The death toll of a powerful explosion at a luxury hotel in Cuba's capital increased to 31 Sunday evening as search crews with dogs hunted through the rubble of the iconic, 19th-century building looking for people still missing.
The Hotel Saratoga, a five-star 96-room hotel in Old Havana, was preparing to reopen after being closed for two years when an apparent gas leak ignited, blowing the outer walls into the busy, midmorning streets just a block from the country’s Capitol building on Friday.
Several nearby structures also were damaged, including the historic Marti Theater and the Calvary Baptist Church, headquarters for the denomination in western Cuba. The church said on its Facebook page that the building suffered “significant structural damage, with several collapsed or cracked walls and columns (and) the ceiling partially collapsed,” though no church workers were hurt.
In releasing the names of those who were killed, the Health Ministry said the dead included four minors, a pregnant woman and a Spanish tourist, whose companion was seriously injured.
The ministry also said 54 people were injured, with 24 hospitalized. It previously reported 85 injured, but that tally turned out to include those killed by the explosion.
More Havana Hotel Explosion Coverage
Nineteen families had reported people missing as of Saturday evening, but authorities did not say Sunday whether the number had changed.
Authorities said the cause of the explosion at the hotel owned by Grupo de Turismo Gaviota SA was still under investigation but believed it to have been caused by a gas leak. A large crane hoisted a charred gas tanker out of the rubble Saturday.
Burials for victims had begun, municipal authorities said, while some people still waited for news of missing friends and relatives.
“We are hoping that something will be known about my cousin’s mother,” Angela Acosta told The Associated Press near the site of the explosion. Her relative, María de la Concepción Alard, lived in an apartment adjacent to the hotel with a black Labrador, which was rescued along with another dog Sunday.
Crews have worked to clean up streets around the hotel and by late Saturday, substantial pedestrian traffic had resumed.
“There are mothers who are without their children today,” Matha Verde, a manicurist who was walking near the Saratoga, said Sunday, when Mother’s Day was celebrated in Cuba. She said she tells women who lost their sons or daughters in the explosion that they “have to keep going.”
The explosion added to the woes of a crucial tourism industry that had been stifled by the coronavirus pandemic as well as tightened sanctions imposed by former U.S. President Donald Trump and kept in place by the Biden administration. Those limited visits by U.S. tourists to the islands and restricted remittances from Cubans in the U.S. to their families in Cuba.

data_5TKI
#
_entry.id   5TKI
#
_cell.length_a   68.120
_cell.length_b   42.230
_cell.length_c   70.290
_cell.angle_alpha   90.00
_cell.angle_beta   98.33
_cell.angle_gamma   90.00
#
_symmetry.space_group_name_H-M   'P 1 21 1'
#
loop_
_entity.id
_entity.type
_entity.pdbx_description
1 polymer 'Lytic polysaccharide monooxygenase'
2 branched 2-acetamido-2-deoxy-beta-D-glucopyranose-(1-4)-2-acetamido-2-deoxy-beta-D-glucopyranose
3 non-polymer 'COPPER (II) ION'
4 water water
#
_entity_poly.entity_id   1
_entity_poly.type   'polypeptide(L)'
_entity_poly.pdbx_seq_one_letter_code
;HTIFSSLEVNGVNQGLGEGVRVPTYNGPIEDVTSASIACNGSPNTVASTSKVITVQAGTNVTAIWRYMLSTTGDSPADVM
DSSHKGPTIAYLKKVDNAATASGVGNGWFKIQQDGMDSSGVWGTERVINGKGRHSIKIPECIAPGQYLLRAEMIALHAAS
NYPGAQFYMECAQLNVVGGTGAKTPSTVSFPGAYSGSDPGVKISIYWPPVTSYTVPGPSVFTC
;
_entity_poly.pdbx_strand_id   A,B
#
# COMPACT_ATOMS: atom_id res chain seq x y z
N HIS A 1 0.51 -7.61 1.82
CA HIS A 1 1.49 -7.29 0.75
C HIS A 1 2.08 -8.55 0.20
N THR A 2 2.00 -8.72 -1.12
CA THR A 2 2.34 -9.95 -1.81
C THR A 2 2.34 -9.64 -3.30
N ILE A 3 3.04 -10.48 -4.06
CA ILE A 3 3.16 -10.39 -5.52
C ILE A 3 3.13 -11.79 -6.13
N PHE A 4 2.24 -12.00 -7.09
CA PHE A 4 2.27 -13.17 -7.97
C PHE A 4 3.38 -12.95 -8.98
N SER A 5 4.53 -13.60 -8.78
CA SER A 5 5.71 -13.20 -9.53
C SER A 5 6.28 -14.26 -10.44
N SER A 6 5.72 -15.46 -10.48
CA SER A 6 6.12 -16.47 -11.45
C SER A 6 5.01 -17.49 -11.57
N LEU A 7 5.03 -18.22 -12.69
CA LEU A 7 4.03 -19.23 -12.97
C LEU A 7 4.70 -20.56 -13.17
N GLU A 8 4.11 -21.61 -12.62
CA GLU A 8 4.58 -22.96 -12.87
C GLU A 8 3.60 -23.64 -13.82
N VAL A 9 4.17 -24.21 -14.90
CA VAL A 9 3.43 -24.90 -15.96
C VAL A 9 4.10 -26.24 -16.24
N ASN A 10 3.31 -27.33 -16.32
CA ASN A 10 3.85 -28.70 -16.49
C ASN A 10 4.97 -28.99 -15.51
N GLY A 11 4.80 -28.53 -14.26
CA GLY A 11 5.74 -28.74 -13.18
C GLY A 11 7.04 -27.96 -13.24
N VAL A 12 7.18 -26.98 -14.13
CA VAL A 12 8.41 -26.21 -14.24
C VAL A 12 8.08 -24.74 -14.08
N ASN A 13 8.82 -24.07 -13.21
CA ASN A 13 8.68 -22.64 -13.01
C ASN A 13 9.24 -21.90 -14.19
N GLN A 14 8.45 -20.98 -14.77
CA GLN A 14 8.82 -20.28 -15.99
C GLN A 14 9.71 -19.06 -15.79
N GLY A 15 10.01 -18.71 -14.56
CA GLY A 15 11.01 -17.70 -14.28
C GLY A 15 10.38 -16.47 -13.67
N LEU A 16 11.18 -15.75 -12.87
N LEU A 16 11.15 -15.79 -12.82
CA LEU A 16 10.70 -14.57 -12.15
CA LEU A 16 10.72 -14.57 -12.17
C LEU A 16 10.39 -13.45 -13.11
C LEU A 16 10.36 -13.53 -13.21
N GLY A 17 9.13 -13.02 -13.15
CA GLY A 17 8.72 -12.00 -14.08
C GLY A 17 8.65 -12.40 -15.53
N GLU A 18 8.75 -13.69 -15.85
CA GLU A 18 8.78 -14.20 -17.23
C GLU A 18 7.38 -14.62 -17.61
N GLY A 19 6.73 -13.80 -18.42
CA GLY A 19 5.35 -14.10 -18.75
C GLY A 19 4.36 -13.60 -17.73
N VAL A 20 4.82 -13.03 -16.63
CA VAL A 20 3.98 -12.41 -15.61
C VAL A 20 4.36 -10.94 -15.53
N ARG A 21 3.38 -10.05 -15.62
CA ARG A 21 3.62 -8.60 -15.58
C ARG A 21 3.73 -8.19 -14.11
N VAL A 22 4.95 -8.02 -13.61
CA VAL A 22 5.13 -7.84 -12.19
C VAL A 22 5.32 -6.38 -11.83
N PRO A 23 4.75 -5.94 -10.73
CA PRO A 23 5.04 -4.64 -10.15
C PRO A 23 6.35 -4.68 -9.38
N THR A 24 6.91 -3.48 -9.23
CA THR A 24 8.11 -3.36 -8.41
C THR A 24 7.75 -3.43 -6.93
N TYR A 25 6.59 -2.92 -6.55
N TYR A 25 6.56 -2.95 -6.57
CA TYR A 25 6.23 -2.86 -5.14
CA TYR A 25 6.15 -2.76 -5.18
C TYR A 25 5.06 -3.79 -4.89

Tourism had started to revive somewhat early this year, but the war in Ukraine deflated a boom of Russian visitors, who accounted for almost a third of the tourists arriving in Cuba last year.
Photos: An Explosion Destroys Hotel Saratoga in Cuban Capital Havana
The Saratoga, which had been closed through the pandemic, was one of the elite lodgings in Havana, often hosting visiting VIPs and celebrities. Its owner is one of the Cuban military's businesses.
Some attention in Cuba began to shift to an official visit by Mexican President Andrés Manuel López Obrador, who arrived Saturday night at the end of a five-country tour that began in Central America.
López Obrador met Sunday with Cuban President Miguel Díaz-Canel, who awarded him the Order of Jose Marti “for his great achievements for humanity.” It is the most important award the country gives to a foreigner.
Díaz-Canel's office stated in a tweet that López Obrador said he would insist to U.S. President Joe Biden that Cuba not be excluded from the Summit of the Americas it will host in Los Angeles in June.
López Obrador said the objectives of the trip included signing agreements on trade, health, education and cooperation with the island, while he ratified his foreign policy stance.
“We are not in favor of hegemonies,” he said. “Let no one exclude anyone because we are independent countries, we are sovereign countries, and no one can place themselves above the rights of peoples and nations.”
Díaz-Canel visited Mexico during its independence day celebrations last year. López Obrador has recently spoken out against the apparent U.S. government's intention to exclude Cuba, Venezuela and Nicaragua from the upcoming summit.